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How to Exercise When You Have Asthma or Seasonal Allergies

Asthma and seasonal allergy sufferers are all too familiar with unsuccessful workout attempts. Being unable to catch your breath, sneezing, wheezing, and coughing just scratch the surface of potential symptoms that make exercising a challenge. It can be tempting to give up on your fitness goals when you’re suffering with one of these diseases, but you’re sure to regret later on. Staying active as an asthma or allergy sufferer is possible and we’re here to help show you how!

Stick to a Treatment Plan

Living with asthma or allergies requires constant monitoring and adjustments. A proper treatment plan will allow you to live without your condition interfering with your day-to-day activities. Of course, that includes moderate exercise. If you’re unable to exercise, talk with your doctor about adjusting your treatment plan. Once you’ve found a treatment plan that works for you, stick with it. Failing to be consistent with your treatment will result in your symptoms returning.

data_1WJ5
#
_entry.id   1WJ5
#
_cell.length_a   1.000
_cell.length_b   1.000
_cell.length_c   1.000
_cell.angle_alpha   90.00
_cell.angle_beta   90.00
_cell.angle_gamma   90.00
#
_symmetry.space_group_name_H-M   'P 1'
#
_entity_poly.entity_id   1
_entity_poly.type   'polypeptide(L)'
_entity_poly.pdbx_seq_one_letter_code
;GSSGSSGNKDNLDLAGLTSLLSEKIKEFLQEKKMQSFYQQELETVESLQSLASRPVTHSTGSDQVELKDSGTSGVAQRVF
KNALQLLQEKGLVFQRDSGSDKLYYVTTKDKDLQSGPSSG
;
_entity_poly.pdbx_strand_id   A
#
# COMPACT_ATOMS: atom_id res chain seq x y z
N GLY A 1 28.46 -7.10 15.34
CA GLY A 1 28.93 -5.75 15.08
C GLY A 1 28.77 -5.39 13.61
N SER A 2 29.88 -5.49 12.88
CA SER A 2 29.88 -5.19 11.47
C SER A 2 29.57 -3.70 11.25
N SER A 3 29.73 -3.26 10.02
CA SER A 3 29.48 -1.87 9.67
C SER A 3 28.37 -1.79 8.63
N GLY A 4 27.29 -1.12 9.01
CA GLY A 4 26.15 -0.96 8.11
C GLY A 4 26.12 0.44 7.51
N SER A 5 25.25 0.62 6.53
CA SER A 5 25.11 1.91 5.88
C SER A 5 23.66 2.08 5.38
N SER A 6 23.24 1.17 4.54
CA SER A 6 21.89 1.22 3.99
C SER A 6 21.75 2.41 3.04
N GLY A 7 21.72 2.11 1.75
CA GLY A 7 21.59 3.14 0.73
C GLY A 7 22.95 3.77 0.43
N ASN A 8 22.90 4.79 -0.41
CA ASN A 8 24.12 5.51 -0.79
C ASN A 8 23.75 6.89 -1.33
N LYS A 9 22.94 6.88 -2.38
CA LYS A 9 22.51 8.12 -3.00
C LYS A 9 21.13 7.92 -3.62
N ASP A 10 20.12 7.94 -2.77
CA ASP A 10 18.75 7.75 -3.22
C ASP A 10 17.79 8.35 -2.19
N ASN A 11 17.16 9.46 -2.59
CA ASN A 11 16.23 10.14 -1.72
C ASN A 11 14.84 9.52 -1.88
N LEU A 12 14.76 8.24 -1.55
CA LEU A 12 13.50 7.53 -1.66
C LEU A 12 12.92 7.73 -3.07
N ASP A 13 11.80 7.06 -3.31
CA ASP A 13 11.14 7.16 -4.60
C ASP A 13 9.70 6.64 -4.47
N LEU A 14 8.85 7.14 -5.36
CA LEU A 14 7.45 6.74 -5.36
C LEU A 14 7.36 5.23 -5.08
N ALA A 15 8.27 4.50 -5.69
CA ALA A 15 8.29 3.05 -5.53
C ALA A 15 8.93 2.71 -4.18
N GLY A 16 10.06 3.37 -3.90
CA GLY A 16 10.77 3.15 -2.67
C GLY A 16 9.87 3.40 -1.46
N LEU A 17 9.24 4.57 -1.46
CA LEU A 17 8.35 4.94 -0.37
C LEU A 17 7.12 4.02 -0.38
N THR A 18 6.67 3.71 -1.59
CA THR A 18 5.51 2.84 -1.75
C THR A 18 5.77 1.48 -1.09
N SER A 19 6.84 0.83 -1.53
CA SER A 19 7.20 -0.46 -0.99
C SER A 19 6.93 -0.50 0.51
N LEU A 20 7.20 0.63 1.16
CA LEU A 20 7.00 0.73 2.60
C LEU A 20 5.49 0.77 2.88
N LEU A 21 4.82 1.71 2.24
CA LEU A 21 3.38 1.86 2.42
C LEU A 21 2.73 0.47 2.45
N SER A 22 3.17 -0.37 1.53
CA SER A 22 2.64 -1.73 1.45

Avoid Triggers

Most allergy and asthma sufferers know what triggers their symptoms. Hot temperatures, humidity, and outdoor allergens are just a few possibilities. If you know what your triggers are, you can begin to avoid them. Allergy and asthma sufferers often see greater success and less symptoms if they choose to workout indoors. As you exercise more, your lungs will actually start to become healthier, lowering the likelihood of an asthma attack.

Find the Right Exercise

Certain types of exercise are more likely to trigger your symptoms. Exercise that requires endurance, such as soccer or distance running, will greatly increase the possibility of an asthma attack. Cold weather exercises are highly likely to trigger your asthma as well.

Try to think of exercises that involve only short bursts of energy, followed immediately after by a rest period. Volleyball and baseball are good examples of a low-endurance group sport. If you’d prefer to exercise alone, stick to an exercise that doesn’t require too much endurance. Biking, walking, and other forms of casual cardio are ideal. Many allergy and asthma sufferers credit swimming as a great choice thanks to the warm, moist air.

No matter how severe your allergies or asthma may be, there’s always a way to work around it. Remember, improving your symptoms begins with giving your doctor a call to discuss the symptoms! Once you think you’re ready to hit the gym or the walking trail, don’t forget to bring your emergency medication along too just in case.